- Wyatt, p. 117
- Phayre, pp. 188-189
- Duncan Stearn (18–24 July 2003). "Thai 'Alamo': Defence of Bang Rajan, 1766". Pattaya Mail. XI (29). Pattaya: Pattaya Mail Publishing Co. Retrieved 27 August 2013.
The story of Bang Rajan has become to the Thais what the siege of the Alamo (1836) is to Texans and, by extension, the United States: a symbol of determination and heroism against overwhelming odds.
- Chutintaranond, Sunait (1992). "The Image of the Burmese Enemy in Thai Perceptions and Historical Writings" (PDF). Journal of the Siam Society. Siam Heritage Trust. JSS Vol. 80.1.1l (Digital): image 2. Retrieved August 24, 2013.
The Burmese sack of Ayudhya in the second half of the eighteenth century was dramatically different from the attack in 1569. Prince Damrong in his Our Wars with the Burmese states that "the expedition led by the king of Hamsavati (Bayinnaung) and the one carried out by the king of Ava (Hsinbyushin) are not the same ... the primary purpose of the former in attacking Ayudhya was to reduce the Thai to vassalage and to expand his kingdom in the manner of a king of kings (Ratchathirat or Rajadhiraja), while the major aim of the latter was just to loot the city and take away war prisoners. Thus, in the last attack, the Burmese, with no intention of retaining Ayudhya as their client state, burnt all big and small cities they captured, including the capital, down to ashes.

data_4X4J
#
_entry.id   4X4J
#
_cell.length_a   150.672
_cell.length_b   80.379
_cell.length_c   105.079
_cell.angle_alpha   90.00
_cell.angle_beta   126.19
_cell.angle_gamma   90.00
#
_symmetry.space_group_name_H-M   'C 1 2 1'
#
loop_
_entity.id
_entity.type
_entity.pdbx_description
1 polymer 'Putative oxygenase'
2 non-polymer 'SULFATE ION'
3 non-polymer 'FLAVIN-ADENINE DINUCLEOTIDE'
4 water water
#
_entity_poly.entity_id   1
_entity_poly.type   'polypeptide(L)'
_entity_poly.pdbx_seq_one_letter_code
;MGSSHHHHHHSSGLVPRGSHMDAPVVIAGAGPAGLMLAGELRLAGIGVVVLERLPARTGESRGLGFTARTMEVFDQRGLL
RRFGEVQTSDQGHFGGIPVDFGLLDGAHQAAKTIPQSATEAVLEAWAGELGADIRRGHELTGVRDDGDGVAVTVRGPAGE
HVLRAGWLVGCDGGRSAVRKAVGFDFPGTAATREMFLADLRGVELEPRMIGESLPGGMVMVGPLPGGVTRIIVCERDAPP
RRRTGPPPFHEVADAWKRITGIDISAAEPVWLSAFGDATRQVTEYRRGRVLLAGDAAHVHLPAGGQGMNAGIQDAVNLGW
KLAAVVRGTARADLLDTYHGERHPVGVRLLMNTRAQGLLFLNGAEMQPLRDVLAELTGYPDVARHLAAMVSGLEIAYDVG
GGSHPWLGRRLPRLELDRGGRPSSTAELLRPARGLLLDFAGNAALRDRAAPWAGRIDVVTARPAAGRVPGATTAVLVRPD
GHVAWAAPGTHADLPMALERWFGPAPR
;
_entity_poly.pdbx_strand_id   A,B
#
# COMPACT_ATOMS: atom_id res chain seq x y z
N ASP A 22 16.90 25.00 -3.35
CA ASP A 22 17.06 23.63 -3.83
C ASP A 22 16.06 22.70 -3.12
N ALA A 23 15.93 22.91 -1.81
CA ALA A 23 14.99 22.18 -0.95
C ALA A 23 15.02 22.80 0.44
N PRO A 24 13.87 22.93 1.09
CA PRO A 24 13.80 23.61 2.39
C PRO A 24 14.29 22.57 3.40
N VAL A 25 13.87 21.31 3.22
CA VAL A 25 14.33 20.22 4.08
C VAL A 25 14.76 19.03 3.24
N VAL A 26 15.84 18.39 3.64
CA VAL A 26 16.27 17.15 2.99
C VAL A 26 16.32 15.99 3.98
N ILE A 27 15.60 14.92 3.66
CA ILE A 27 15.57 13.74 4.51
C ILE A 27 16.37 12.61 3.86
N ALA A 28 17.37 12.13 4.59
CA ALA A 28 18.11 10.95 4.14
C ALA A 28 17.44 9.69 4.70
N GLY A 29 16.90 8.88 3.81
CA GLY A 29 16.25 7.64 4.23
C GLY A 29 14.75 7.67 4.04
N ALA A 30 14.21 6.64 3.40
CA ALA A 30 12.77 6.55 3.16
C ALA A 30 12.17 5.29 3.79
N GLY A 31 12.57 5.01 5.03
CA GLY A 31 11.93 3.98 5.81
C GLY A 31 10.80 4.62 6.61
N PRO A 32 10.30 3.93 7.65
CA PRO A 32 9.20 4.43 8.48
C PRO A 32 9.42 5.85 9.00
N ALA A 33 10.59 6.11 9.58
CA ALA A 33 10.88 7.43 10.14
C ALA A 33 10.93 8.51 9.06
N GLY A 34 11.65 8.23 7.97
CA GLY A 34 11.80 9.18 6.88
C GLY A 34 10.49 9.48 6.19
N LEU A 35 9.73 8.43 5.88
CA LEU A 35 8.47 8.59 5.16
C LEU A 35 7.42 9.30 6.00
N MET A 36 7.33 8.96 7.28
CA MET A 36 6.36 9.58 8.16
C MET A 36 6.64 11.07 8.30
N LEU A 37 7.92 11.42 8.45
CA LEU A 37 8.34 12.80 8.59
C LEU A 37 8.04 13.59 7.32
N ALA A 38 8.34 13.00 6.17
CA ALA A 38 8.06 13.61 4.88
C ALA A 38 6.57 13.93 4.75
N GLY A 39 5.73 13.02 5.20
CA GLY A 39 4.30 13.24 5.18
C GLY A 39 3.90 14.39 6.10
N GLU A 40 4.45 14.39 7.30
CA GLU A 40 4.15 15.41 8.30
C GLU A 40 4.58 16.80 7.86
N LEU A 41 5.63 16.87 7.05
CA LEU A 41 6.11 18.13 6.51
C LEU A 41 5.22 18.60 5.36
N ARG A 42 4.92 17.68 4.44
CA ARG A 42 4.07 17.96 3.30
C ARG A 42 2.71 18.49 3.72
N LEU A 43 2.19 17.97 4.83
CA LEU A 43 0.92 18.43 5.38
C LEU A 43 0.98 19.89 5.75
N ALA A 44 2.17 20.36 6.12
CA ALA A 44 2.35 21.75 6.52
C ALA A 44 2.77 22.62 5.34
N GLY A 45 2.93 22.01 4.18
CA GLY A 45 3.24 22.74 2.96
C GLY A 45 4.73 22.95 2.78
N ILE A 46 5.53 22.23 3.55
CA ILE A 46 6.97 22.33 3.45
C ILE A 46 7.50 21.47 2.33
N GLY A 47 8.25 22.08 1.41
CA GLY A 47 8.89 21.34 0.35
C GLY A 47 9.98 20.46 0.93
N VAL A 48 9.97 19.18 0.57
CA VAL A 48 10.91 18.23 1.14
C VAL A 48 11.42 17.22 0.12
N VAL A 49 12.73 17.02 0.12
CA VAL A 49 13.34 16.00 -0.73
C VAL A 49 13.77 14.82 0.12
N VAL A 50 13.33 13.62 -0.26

- Rajanubhab, Prince Damrong. Our Wars with the Burmese: Thai-Burmese Conflict 1539-1767, ISBN 974-7534-58-4
- Kyaw Thet (1962). History of Union of Burma (in Burmese). Yangon: Yangon University Press.
- Phayre, Lt. Gen. Sir Arthur P. (1883). History of Burma (1967 ed.). London: Susil Gupta.
- Wyatt, David K. (2003). History of Thailand (2 ed.). Yale University Press. ISBN 978-0-300-08475-7.